0[anonymous]6yInteresting! Let's discuss here as this thread is newer. I am probably not understanding the theory correctly, because it seems to me that on playgrounds all over the world, kids are happy enough to play soccer. Even without scoring, just enjoying the ball handling. I suppose you mean the "serious" matches that often end with 2:1, not many goals. Interesting. For fans, that is a good thing, lots of nail-gnawing excitement and a few explosions of joy. Or grief. I would say this is why it won in the spectator range over say water polo, or basketball, scoring is just too common there to be a reason of celebration. But for players it may be different. On the playground level, they score much, much more. I find it interesting how martial arts is missing. I think it needs to be said as a basic category of biological behavior: every animal eats, every animal fucks, every animal fights, people who never fight are missing out on a whole category of life.

In my own experience I've found that finding a physical activity you like is worth far more than an "efficient" activity that just ends up sapping your willpower. I, for example, hate running. I am well aware of its health benefits, but I still feel miserable while doing it.

0[anonymous]6yAnecdotal tidbit - friends who are better at it than me and have enough endurance to do it until they get a runner's high, an endorphine release, actually saying it is easier to get with activities that involve the upper body more than running, e.g. sandbag training.

My biggest setback is needing to rely on someone else to reach the training area. I could probably have walked to the dojo before it moved, but I didn't know the way; seeing as I actually got up early enough for the morning session, this was just frustrating (I did once try going anyway, but my GPS is terrible).

I knew someone in high school who wound up obtaining some weighted training equipment--arm/wrist bands, a vest, etc... think Dragonball Z. And that was quite enough to get him frequently running the local "mountain" (The threshold for moun... (read more)

0[anonymous]6yWhile sports for blind athletes, like goalball, exist, not living in a city and having to rely on cars sounds like a huge obstacle. I have no idea what to recommend. I suppose you already tried the obvious i.e. getting together with other visually impaired people living nearby, forming a club a exploring activities together, but I suppose this did not work due to the low pop density. If you could not find a sighted running buddy who would warn you of obstacles then I suppose there are other problems here of which I have no idea so I should rather not try to give advice that may turn out to be bad.
[-][anonymous]6y -2

Exercise is a poor way to lose weight. Men, if they gain enough muscle, can raise their metabolism, and thereby lose a lot of weight, but this is only after several months of hard work before they can see results in this manner. The best way to lose weight is to change your lifestyle as this is the easiest to implement and the second best way to do so is to diet which loses weight slightly faster but is much harder to implement. Exercise should be done for health and to build muscle; not to lose weight.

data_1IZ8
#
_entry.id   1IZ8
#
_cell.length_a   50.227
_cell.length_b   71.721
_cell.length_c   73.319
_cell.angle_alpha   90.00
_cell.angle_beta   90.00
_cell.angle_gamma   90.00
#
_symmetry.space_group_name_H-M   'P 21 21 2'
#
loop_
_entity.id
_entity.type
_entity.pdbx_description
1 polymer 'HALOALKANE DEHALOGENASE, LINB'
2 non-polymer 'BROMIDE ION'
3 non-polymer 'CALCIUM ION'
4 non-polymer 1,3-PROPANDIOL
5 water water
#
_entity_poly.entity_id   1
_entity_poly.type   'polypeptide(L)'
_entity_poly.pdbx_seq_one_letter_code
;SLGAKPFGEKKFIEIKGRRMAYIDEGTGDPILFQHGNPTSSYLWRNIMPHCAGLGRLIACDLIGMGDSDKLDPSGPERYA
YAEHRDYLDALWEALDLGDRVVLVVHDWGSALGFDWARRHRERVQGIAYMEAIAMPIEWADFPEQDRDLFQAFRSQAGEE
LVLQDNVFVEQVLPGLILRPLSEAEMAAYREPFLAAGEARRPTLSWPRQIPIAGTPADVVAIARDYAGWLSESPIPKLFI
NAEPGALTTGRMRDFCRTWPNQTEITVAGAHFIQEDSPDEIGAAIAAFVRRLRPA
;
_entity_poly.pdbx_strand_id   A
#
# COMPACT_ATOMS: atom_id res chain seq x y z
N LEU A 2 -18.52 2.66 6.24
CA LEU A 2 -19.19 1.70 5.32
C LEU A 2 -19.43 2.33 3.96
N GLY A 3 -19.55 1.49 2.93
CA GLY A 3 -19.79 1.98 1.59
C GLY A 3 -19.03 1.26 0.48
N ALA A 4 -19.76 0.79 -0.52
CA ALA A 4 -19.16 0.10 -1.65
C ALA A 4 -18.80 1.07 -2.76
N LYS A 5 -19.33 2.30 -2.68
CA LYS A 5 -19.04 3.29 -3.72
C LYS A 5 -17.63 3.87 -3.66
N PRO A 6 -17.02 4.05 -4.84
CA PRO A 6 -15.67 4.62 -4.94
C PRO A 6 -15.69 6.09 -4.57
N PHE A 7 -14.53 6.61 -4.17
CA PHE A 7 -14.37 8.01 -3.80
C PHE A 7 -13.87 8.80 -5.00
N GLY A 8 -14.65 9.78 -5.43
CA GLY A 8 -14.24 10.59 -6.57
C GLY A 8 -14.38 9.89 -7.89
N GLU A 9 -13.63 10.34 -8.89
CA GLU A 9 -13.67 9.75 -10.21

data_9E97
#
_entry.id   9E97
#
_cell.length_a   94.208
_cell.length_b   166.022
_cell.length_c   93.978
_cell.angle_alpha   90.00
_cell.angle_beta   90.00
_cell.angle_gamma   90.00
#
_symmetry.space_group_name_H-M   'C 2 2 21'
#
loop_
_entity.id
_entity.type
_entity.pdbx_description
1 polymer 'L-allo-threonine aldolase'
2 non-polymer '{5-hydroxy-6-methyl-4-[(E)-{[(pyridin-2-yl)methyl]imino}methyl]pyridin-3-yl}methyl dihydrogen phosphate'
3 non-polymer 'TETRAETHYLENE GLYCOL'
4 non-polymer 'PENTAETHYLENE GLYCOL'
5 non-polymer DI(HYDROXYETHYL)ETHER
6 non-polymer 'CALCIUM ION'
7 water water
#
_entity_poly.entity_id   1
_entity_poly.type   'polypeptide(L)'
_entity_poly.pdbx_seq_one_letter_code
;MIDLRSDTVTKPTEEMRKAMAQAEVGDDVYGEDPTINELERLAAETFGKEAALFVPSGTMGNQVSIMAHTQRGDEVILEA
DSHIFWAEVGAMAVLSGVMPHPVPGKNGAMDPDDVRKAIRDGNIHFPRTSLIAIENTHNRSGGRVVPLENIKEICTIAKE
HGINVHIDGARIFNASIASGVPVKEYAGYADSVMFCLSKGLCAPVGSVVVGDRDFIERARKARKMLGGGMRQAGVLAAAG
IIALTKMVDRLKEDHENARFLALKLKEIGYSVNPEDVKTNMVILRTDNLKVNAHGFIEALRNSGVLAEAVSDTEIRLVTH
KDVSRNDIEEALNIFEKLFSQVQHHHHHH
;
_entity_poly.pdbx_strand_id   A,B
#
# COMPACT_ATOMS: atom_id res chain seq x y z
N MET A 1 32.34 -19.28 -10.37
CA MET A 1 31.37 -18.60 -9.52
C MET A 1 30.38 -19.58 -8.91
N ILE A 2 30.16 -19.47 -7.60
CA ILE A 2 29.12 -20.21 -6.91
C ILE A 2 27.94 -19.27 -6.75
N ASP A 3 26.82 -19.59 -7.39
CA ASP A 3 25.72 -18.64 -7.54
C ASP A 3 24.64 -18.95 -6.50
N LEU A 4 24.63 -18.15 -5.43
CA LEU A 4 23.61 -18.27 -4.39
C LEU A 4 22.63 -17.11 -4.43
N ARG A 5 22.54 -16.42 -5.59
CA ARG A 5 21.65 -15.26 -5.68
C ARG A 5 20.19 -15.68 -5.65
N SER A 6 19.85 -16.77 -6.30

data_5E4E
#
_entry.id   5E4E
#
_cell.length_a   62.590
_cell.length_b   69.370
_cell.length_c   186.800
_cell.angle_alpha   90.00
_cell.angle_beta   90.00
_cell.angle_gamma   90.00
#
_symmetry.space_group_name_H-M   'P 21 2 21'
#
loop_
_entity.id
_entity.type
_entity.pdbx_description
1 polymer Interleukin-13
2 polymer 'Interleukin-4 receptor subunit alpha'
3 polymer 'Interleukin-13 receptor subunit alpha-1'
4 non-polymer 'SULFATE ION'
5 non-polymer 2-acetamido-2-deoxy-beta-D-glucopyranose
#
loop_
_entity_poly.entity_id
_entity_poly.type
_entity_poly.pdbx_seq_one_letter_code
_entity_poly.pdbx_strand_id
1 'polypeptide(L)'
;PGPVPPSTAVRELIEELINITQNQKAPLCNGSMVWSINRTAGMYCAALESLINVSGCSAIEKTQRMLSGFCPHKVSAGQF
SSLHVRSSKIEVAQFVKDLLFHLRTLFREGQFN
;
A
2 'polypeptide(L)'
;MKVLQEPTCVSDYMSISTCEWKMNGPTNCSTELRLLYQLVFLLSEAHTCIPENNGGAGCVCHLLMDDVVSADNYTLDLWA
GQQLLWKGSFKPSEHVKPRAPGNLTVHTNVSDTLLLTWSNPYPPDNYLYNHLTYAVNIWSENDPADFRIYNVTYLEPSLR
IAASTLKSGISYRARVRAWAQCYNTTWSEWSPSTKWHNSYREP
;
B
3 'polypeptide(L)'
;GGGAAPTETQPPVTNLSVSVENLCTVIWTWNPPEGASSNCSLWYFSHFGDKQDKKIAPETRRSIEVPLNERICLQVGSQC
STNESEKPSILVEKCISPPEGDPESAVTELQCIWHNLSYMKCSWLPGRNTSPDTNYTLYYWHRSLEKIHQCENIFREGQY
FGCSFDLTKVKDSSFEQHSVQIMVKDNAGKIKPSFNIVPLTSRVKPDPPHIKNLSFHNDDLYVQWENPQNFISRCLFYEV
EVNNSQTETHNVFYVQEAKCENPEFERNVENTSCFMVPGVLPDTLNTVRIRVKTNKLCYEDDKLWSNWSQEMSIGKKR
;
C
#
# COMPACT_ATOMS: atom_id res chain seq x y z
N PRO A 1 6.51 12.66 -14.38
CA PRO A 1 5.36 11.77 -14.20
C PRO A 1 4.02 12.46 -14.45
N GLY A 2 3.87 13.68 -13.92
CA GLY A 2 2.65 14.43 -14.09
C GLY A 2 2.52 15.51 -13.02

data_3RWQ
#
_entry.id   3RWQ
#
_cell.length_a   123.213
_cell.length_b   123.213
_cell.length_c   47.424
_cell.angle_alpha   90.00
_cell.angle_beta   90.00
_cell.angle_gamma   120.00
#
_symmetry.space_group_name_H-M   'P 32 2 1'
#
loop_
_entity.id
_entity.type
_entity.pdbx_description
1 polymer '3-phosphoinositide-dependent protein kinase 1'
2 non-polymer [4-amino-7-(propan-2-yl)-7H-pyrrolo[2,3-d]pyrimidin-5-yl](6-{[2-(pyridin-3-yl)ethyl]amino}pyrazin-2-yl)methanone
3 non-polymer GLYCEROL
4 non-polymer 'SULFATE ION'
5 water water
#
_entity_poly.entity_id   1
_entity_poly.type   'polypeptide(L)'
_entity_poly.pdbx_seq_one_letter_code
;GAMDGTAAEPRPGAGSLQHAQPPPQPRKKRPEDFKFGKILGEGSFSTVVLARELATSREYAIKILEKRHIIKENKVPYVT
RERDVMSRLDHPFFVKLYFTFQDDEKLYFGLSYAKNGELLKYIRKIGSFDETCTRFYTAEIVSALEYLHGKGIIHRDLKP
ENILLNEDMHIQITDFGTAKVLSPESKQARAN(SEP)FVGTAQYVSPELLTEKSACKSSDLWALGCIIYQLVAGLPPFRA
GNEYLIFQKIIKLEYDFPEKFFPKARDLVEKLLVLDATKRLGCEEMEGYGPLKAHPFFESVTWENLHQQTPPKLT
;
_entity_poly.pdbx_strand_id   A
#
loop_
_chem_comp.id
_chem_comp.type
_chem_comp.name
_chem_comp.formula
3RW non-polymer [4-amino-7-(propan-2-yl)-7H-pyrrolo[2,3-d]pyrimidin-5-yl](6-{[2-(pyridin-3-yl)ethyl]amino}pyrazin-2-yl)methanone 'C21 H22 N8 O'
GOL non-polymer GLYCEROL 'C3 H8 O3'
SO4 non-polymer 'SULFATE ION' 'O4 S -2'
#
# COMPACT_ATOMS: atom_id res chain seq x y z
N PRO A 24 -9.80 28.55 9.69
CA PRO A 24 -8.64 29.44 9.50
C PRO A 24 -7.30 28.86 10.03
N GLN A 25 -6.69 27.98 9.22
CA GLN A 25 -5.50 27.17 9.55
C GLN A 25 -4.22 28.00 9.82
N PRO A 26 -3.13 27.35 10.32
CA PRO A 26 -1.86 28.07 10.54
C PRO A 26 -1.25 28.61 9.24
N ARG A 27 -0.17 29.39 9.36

Some numbers:

Non-Exercise Activity Thermogenesis - ... (read more)

1[anonymous]6yWith due respect, you are not really understanding the spirit of my article. What I am trying to say is the whole thing is primarily psychological and what sucks about fitness culture is ignoring it. You too have completely ignored the psychology part here. Yet this is precisely I am trying to draw attention to so I must object here. Basically people don't have poor diets simply because they are misinformed. There are all kinds of psychological mechanisms here, from comfort eating to thinking you suck and you don't deserve a good body and so on. To change the diet, we need to put people into a proper psychological frame for that. There are various aspects of it how sports help. Better mood. Feeling more proud due to having physical successes, feeling proud and good about yourself for having the will to do it. Fat looks better with muscle under it, this is what people call toning up. More importantly, changing the self-image from "self-hatting glutton slob worthless jabba couch potato" to "proud active athlete who achieves goals aw yiss". Taking hedons from activity, not consumption. Not wanting to feel stuffed because it interferes with active movement. Not wanting to feel food coma, because enjoying the new, more aware, more active, less of a mind-fog existence. And so on. Of course, this could partially replaced by other sources of joy and other sources of feeling achivement. I am working from a "nothing special happens, normal office career, no challenges" assumption here. Everything you wrote is right, it is just missing the point. You are talking about how the body works. I am talking about how the mind, the psychology works. My criticism of fitness culture is precisely too much focus on how the body works and too little on how the mind. One more thing. Insulin sensitivity, leptin sensitivity, HGH and T. All having an effect on fat. This is how basic calories math is misleading: if you cells refuse to take energy, or your body refuses to deliver it to ce
1[anonymous]6yI'm not disagreeing with your diagnosis of the problem. I think your diagnosis is in part highly speculative, but I'm not too concerned with that. You are correct that motivation is a major factor. I'm disagreeing with your proposed solution, which you highlighted in italics under a section labeled solutions: Which you are proposing as a solution for: I'm saying this is wrong. A typical casual sports club won't allow most people to burn nearly enough calories to bring about significant weight loss during the course of a regular season. Most of this weight will then be gained back in the off-season. This is why many people on those teams are fat. The best solution for the office worker is to switch to a stand-up desk. The second best solution is to eat more vegetables. Sports teams require a much bigger commitment than is actually required to meet basic fitness goals, which can be done with as little as 30 minutes a week of exercise. Basically, I view weight loss like this: 50% NEAT 40% Diet 10% Exercise Your article reads like this: 98% Exercise 2% Diet 0% NEAT Anybody relying on your advice is going to have a very skewed perception on how to lose weight.
0[anonymous]6yI don't know how to explain it better. You need to feel good, and feel proud about yourself to make the kinds of changes you say. This is what sports do. Put you in a I-am-a-hero mood which enables you to change these things. The calories burned is a remote extra. Example: most of my own fat comes from alcohol and the burning hunger that creates, currently I am on day 5 of zero booze, compared to my, probably strongly addicted, 2 liter beer a day habit. I know that if I was not doing boxing for months now I had no chance to make this change, I hated myself too much and felt too bad and too weak to resist. Boxing made me find this inner strength and pride and self-approval to deserve a positive change. My example is not very typical but replace booze with sugar/choco and junk food, or overdosing on standard homecooked food until sleepiness, and now we are closer to typical cases. BTW fitness is not simply weight loss. No, the point I am trying to drive home it iss 90% psychology, 90% things that happen inside your head and the other three happens after. Sport is self-esteem training, in a way, although this is not the only psychological factor created by it.